Process advantages

The easy-to-produce and low-cost tooling used in the PCE process allow for inexpensive design iterations, and therefore opens up design freedom and the ability to embrace trial and error without significant impact on product development schedules. It also makes the process equally attractive for development, prototype, and production volumes, and makes ramp up to high volumes simple and inexpensive.

The digital tooling also means that geometric complexity of designs is almost limitless, and the process is unique in that the link between increased complexity and increased costs is broken. This allows designers to innovate and experiment, and as such PCE is a truly disruptive technology. PCE also allows the production of different geometries at the same time on a single sheet of metal, which is a huge cost saver when using the process.

PCE also introduces no stresses or thermal degradation in parts being processed, meaning parts are free from damage and inconsistencies, and the process can be applied to a huge range of metals.

Processing titanium

Processing titanium with traditional metal processing technologies is difficult and in some instances can be hazardous. Titanium is very strong, exhibits low thermal conductivity, and can be chemically reactive with tool materials at high temperatures. 

This means that tools may not work the metal effectively, and will wear out disproportionately quickly. 

In addition, the relatively low Young’s modulus of titanium alloys leads to spring-back and chatter when machining causing poor surface quality on the finished product. Also, if turning and drilling, long continuous chips are produced, which can lead to entanglement with the cutting tool, making automated machining nearly impossible.

Conventional processing methods when applied to titanium can take up to 100 times longer to make components than is the case when processing alternative metals.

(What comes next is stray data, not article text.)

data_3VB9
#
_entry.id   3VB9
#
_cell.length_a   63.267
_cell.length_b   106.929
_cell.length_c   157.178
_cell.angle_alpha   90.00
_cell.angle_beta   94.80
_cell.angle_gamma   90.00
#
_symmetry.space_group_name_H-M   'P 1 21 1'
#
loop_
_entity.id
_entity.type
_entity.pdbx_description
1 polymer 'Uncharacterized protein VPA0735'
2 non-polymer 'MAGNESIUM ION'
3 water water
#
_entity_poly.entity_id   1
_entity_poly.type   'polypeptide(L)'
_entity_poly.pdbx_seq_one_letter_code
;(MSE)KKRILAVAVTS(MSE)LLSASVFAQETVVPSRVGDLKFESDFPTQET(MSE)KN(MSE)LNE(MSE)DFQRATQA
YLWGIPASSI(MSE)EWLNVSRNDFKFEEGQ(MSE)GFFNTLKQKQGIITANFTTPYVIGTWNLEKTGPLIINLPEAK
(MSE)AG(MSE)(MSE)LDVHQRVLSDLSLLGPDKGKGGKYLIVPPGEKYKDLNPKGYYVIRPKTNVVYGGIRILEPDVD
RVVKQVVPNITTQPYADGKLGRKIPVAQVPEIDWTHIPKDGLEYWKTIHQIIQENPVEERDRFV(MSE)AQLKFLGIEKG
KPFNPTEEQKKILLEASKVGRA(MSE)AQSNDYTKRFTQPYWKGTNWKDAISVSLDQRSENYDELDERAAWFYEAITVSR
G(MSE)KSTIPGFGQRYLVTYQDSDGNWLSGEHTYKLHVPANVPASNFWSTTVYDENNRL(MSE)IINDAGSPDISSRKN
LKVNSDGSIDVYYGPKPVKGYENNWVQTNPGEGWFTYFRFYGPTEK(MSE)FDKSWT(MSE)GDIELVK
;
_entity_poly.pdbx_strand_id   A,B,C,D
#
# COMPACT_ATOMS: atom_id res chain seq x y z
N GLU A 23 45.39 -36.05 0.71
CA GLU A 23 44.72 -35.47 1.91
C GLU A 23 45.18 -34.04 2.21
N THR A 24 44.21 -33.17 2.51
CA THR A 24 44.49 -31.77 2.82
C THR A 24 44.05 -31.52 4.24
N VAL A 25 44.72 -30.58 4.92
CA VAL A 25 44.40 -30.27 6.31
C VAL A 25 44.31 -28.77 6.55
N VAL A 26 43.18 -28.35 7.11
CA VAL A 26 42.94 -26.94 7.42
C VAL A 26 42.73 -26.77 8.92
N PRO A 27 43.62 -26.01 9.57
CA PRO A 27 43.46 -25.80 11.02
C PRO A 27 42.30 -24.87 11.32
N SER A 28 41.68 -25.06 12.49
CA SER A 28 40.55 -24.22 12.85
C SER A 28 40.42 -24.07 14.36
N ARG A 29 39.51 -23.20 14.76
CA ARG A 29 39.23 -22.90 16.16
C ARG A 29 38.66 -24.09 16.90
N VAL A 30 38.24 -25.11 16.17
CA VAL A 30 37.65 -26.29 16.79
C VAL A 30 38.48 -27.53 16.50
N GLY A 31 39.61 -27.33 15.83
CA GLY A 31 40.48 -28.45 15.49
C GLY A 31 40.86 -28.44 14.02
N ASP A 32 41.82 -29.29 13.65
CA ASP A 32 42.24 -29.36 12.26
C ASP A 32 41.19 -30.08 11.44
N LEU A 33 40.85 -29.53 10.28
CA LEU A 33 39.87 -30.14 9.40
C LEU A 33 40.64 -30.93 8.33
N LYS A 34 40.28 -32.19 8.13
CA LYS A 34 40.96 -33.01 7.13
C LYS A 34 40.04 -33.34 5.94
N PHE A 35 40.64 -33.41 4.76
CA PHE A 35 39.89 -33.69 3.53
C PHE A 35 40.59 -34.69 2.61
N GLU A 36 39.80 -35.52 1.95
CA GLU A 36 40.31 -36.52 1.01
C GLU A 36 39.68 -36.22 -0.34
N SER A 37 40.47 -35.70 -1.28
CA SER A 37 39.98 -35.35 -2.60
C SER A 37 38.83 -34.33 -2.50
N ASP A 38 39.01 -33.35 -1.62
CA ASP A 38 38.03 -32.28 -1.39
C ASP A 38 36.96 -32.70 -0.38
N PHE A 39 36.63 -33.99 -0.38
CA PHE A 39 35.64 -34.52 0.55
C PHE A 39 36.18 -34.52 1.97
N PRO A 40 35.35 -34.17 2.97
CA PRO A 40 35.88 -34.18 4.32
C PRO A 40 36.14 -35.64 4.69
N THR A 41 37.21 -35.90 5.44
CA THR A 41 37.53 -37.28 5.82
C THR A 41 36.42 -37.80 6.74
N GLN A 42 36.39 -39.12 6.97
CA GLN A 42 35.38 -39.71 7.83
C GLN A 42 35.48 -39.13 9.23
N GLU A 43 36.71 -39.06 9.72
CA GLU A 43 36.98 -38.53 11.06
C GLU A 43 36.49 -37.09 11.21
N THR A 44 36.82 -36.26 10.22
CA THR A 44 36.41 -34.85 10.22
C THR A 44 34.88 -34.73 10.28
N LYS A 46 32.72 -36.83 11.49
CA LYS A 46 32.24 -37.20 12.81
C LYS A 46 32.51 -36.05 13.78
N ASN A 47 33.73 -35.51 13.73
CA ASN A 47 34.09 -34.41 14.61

Production methods for processing titanium need to be fast and minimise waste to be considered economical, and here PCE comes into its own.

However, while PCE overcomes some of the issues faced by conventional metal processing technologies, standard etching chemistries do not work when applied to titanium, and so the focus is on adapting the science so that the inherent characteristics of titanium which prohibit machining are overcome.

One such issue is that when exposed to air, titanium forms a protective oxidised coating which is extremely difficult to dissolve, and so etchant chemistries have been developed that cut through this layer and allow the processing of the base material.

Most of the limited number of PCE suppliers that can process titanium turn to the use of hydrofluoric acid as an etchant material, but this is a hazardous and potentially environmentally damaging substance, and the requirements for chemical containment and extraction means that it is an expensive process and one that adds cost to finished parts.

micometal (incorporating Etchform and HP Etch) is one of the only PCE providers that does not use hydrofluoric acid, and therefore customers can benefit from the strength, light-weight, heat and corrosion resistant attributes of titanium at a low cost and without the use of dangerous chemicals.

Dr Angel Lopez is Director of Business Development, micrometal GmbH.